Environmental Conference decides to meet again; Keramas to become National Marine Park

Participants to the conference agreed to promote measures in island countries and make the conference an annual event taking place on Okinawa.

By Edo Heinrich-Sanchez

Amidst the headlines panning the proposed landfill at Ourawan Bay (Henoko) at the cost of 2310 x ¥100,000,000 and prayers for peace at the June 30th Miyamori Elementary School Memorial, the International Conference on Climate Change and Coral Reef Conservation took place in Onna Village at the Okinawa Institute of Science and Technology Graduate University (OIST) campus. It was a call to action for restoring our oceans health and our planet’s road to sustainability. Details are at http://www.env.go.jp/en/nature/npr/iccccrc2013/

It was a shining light of hope focusing on four themes:

1. Coral Reef Conservation 2. Mitigation measures on climate change in islands  3. Ecotourism  4. Adaptation to Climate Change.

From the Chair’s summary (draft): “In addition to the four themes of each parallel sessions, other important issues such as marine litter were also raised and discussed during the meetings, and it was emphasized that we should integrate these issues for an effective response.”

Minister of the Environment Nobuteru Ishihara announced the “Comprehensive support to island countries” with the purpose of promoting environmental measures in island countries through Okinawa following the conference.

The keynote speaker was Dr. Rajendra K. Pachauri, the Chair of the Intergovernmental Panel on Climate Change (IPCC) who gave an interesting, yet sobering, presentation letting us know that our oceans are losing their resilience.  He ended with a quote from Mahatma Gandhi:

“A technological society has two choices:

First it can wait until catastrophic failures expose systematic deficiencies, distortion and self-deceptions…

Secondly, a culture can provide social checks and balances to correct for systematic distortion prior to catastrophic failures”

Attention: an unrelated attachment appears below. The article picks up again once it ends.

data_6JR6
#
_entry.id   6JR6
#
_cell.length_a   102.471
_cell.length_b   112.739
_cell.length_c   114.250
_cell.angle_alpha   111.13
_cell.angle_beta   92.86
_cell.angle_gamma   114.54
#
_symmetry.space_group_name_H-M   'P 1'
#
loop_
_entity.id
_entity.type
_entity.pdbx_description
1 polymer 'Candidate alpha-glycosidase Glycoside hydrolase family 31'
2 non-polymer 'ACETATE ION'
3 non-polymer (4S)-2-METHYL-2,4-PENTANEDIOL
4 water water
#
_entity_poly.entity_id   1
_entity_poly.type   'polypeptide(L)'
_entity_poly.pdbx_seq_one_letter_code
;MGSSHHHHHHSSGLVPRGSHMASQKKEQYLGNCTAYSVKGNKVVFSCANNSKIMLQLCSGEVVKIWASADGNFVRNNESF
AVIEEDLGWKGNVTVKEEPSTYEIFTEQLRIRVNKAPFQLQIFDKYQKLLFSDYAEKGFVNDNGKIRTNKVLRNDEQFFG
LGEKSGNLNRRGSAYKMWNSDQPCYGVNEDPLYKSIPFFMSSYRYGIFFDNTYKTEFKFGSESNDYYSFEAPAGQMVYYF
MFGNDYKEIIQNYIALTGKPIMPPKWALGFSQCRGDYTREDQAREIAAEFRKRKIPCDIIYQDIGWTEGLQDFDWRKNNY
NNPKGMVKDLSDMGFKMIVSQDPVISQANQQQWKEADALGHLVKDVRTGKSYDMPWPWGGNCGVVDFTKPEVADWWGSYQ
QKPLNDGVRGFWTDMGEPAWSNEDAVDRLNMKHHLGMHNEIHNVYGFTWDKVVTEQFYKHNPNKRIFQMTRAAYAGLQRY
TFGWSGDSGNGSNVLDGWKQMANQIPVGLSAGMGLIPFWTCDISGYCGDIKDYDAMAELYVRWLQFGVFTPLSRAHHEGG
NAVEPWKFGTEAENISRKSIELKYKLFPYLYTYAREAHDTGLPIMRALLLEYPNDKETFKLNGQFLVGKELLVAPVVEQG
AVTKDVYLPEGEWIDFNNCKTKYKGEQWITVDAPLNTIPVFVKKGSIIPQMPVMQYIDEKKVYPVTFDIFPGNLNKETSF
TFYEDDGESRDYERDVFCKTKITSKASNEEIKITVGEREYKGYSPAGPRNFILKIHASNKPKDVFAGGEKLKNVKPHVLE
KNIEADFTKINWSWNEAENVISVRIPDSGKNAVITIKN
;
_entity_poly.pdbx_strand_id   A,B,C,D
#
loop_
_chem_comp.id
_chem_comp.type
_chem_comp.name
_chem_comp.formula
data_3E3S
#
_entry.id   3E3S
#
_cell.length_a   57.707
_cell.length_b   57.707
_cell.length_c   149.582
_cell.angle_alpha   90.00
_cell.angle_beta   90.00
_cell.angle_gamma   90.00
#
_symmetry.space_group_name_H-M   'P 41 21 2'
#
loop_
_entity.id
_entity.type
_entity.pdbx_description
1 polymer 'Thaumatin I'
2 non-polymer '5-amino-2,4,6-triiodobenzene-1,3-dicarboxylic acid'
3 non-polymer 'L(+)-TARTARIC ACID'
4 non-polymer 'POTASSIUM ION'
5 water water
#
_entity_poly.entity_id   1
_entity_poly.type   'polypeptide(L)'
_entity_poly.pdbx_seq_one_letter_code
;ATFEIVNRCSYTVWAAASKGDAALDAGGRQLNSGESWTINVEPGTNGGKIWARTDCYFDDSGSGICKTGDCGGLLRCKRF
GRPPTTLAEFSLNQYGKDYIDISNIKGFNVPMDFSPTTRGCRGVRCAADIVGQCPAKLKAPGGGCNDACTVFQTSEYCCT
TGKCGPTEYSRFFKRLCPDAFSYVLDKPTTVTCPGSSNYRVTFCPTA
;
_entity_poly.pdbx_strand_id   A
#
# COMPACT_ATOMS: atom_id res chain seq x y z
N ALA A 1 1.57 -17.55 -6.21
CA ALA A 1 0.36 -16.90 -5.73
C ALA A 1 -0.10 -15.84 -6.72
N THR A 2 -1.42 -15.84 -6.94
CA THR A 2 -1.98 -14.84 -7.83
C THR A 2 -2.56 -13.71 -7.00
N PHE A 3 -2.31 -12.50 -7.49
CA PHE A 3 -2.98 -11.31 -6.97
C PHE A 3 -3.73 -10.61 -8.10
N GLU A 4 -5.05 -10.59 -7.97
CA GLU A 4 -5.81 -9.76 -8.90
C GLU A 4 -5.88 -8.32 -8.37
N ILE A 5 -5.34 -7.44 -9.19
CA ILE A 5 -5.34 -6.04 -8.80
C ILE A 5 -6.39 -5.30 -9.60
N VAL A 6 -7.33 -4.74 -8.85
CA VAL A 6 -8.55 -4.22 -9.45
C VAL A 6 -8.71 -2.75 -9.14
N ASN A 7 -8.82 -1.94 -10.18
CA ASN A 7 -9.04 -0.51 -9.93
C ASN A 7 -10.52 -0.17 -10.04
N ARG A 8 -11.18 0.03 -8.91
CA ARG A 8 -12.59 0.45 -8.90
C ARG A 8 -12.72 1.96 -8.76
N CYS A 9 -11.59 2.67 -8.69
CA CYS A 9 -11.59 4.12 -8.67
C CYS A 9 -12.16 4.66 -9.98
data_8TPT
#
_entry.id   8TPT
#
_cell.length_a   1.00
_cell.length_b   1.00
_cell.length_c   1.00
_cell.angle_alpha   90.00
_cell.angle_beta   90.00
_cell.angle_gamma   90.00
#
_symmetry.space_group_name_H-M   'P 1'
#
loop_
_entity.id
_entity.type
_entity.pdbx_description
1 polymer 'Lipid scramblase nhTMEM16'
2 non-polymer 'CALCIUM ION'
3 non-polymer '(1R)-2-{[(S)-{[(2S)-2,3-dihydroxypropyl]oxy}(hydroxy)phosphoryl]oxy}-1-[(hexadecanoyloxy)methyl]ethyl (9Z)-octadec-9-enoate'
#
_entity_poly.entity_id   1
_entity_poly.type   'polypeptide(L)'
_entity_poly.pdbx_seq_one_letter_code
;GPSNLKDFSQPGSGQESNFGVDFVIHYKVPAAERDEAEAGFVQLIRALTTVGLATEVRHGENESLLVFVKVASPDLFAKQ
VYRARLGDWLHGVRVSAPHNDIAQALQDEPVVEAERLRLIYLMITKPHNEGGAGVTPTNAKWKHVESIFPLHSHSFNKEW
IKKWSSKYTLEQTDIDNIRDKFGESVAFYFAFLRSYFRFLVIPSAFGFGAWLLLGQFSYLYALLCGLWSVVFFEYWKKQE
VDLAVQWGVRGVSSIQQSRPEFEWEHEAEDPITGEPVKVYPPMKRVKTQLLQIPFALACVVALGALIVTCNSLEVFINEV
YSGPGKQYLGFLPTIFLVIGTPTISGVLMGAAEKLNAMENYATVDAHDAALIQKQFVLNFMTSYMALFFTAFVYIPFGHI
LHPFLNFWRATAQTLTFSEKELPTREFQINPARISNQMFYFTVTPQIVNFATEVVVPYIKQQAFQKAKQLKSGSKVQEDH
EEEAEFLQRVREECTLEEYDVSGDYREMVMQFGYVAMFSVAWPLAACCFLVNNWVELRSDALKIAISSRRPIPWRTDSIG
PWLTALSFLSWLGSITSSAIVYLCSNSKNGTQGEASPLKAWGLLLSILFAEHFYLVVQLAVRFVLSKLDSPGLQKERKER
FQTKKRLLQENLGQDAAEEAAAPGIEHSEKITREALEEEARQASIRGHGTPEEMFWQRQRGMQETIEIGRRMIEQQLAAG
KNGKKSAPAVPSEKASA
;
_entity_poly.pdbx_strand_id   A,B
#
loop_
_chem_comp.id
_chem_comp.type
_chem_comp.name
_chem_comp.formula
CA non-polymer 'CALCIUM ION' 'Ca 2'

I rather be on the second… Who is on the first? We were also reminded of the recommendations by the 42 participants of the Asia-Pacific Youth Science Exchange Forum, which took place at OIST in Sep. 2011.  Concerning our choices for coastal and island communities, the reality is summarized as: move, adapt, or drown.

On a positive note, it was announced that Okinawa will have its marine parks upgraded.  We still have to work on getting the Quasi-National Park and Cape Maeda to better levels of protection.  Thanks to Japan support, many Pacific Island Nations have put in place “cutting edge” policies, and created Marine Protected Areas (MPA).  We hope that it might have a boomerang effect and allow for us to learn from their experience right here in Okinawa.  Its time for Japan to harvest the fruit of expertise it so nicely planted.

Japan Minister of Environment Nobuteru Ishihara made the official announcement on Tuesday, Jul. 2 that the Keramas will become a National Marine Park.

Mariyam Shakeela, the Minister of Environment and Energy for the Republic of the Maldives, commented that this was the first time she has attended a meeting that connects climate change and coral reefs.  She suggested very enthusiastically that we take this ction and meet again next year in Okinawa.

Her suggestion was seconded and after a warm welcoming pledge by OIST President Dr. Jonathan Dorfan, and Dr. Ryutaro Yatsu, the Vice Minister for Global Environmental Affairs announced before adjourning for us to meet at OIST next year.

We are happy to say that there a lot of people in Okinawa and the Asia-Pacific who are committed to getting our oceans back to resilience by taking action at different levels.  It starts with protecting the right of our children to grow up on clean beaches.  Get out there or just pick up one thing, recycle and mind your choices at the supermarket.  Buy a SOO Project (Save Our Ocean) wristband.

  • Brian

    Keramas needs a proper mooring system for dive boats. Even third world countries have better systems in place.